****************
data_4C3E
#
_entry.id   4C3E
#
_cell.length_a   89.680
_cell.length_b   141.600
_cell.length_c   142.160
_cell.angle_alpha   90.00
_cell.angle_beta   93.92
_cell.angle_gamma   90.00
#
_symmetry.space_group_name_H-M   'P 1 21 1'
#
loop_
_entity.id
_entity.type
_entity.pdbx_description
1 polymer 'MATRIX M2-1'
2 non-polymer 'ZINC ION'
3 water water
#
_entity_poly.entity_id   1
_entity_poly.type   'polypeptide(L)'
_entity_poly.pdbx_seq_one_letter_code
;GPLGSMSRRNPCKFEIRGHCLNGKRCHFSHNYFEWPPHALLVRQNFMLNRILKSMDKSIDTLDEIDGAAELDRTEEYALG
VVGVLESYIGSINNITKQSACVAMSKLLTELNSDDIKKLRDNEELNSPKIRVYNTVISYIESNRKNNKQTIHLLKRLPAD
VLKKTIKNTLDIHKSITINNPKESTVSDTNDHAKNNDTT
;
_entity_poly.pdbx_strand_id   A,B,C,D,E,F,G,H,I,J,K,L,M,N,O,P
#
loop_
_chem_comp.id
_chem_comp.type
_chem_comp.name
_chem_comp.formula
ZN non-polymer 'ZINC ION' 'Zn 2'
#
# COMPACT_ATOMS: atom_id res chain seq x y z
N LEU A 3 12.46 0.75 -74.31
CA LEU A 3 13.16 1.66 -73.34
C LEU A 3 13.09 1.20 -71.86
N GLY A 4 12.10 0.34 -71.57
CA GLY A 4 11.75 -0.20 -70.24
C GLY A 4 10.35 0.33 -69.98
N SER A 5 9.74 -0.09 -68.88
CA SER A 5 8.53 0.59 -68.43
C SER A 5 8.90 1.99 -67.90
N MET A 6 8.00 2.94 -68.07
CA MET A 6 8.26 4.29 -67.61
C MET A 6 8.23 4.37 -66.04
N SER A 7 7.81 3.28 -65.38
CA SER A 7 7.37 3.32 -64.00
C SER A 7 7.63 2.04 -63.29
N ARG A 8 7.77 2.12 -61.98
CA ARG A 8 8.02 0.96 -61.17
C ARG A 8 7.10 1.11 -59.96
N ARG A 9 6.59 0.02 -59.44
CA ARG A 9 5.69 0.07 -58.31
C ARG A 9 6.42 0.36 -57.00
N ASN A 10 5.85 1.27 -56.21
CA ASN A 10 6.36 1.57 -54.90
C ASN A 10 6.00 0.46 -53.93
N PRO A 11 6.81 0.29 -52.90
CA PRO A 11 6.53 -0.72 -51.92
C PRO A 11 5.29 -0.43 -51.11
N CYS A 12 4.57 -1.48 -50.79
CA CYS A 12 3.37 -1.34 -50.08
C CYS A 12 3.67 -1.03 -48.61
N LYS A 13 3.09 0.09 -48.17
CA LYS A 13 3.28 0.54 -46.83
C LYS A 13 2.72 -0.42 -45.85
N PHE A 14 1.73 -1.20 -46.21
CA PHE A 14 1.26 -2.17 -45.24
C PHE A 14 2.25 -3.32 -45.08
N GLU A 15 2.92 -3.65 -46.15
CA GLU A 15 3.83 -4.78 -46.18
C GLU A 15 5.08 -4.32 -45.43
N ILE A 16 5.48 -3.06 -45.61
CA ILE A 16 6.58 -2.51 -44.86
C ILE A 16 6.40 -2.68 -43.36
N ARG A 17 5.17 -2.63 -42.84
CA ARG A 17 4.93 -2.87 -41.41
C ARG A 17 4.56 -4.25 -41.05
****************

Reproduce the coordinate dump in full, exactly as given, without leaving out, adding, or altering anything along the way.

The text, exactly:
data_4C3E
#
_entry.id   4C3E
#
_cell.length_a   89.680
_cell.length_b   141.600
_cell.length_c   142.160
_cell.angle_alpha   90.00
_cell.angle_beta   93.92
_cell.angle_gamma   90.00
#
_symmetry.space_group_name_H-M   'P 1 21 1'
#
loop_
_entity.id
_entity.type
_entity.pdbx_description
1 polymer 'MATRIX M2-1'
2 non-polymer 'ZINC ION'
3 water water
#
_entity_poly.entity_id   1
_entity_poly.type   'polypeptide(L)'
_entity_poly.pdbx_seq_one_letter_code
;GPLGSMSRRNPCKFEIRGHCLNGKRCHFSHNYFEWPPHALLVRQNFMLNRILKSMDKSIDTLDEIDGAAELDRTEEYALG
VVGVLESYIGSINNITKQSACVAMSKLLTELNSDDIKKLRDNEELNSPKIRVYNTVISYIESNRKNNKQTIHLLKRLPAD
VLKKTIKNTLDIHKSITINNPKESTVSDTNDHAKNNDTT
;
_entity_poly.pdbx_strand_id   A,B,C,D,E,F,G,H,I,J,K,L,M,N,O,P
#
loop_
_chem_comp.id
_chem_comp.type
_chem_comp.name
_chem_comp.formula
ZN non-polymer 'ZINC ION' 'Zn 2'
#
# COMPACT_ATOMS: atom_id res chain seq x y z
N LEU A 3 12.46 0.75 -74.31
CA LEU A 3 13.16 1.66 -73.34
C LEU A 3 13.09 1.20 -71.86
N GLY A 4 12.10 0.34 -71.57
CA GLY A 4 11.75 -0.20 -70.24
C GLY A 4 10.35 0.33 -69.98
N SER A 5 9.74 -0.09 -68.88
CA SER A 5 8.53 0.59 -68.43
C SER A 5 8.90 1.99 -67.90
N MET A 6 8.00 2.94 -68.07
CA MET A 6 8.26 4.29 -67.61
C MET A 6 8.23 4.37 -66.04
N SER A 7 7.81 3.28 -65.38
CA SER A 7 7.37 3.32 -64.00
C SER A 7 7.63 2.04 -63.29
N ARG A 8 7.77 2.12 -61.98
CA ARG A 8 8.02 0.96 -61.17
C ARG A 8 7.10 1.11 -59.96
N ARG A 9 6.59 0.02 -59.44
CA ARG A 9 5.69 0.07 -58.31
C ARG A 9 6.42 0.36 -57.00
N ASN A 10 5.85 1.27 -56.21
CA ASN A 10 6.36 1.57 -54.90
C ASN A 10 6.00 0.46 -53.93
N PRO A 11 6.81 0.29 -52.90
CA PRO A 11 6.53 -0.72 -51.92
C PRO A 11 5.29 -0.43 -51.11
N CYS A 12 4.57 -1.48 -50.79
CA CYS A 12 3.37 -1.34 -50.08
C CYS A 12 3.67 -1.03 -48.61
N LYS A 13 3.09 0.09 -48.17
CA LYS A 13 3.28 0.54 -46.83
C LYS A 13 2.72 -0.42 -45.85
N PHE A 14 1.73 -1.20 -46.21
CA PHE A 14 1.26 -2.17 -45.24
C PHE A 14 2.25 -3.32 -45.08
N GLU A 15 2.92 -3.65 -46.15
CA GLU A 15 3.83 -4.78 -46.18
C GLU A 15 5.08 -4.32 -45.43
N ILE A 16 5.48 -3.06 -45.61
CA ILE A 16 6.58 -2.51 -44.86
C ILE A 16 6.40 -2.68 -43.36
N ARG A 17 5.17 -2.63 -42.84
CA ARG A 17 4.93 -2.87 -41.41
C ARG A 17 4.56 -4.25 -41.05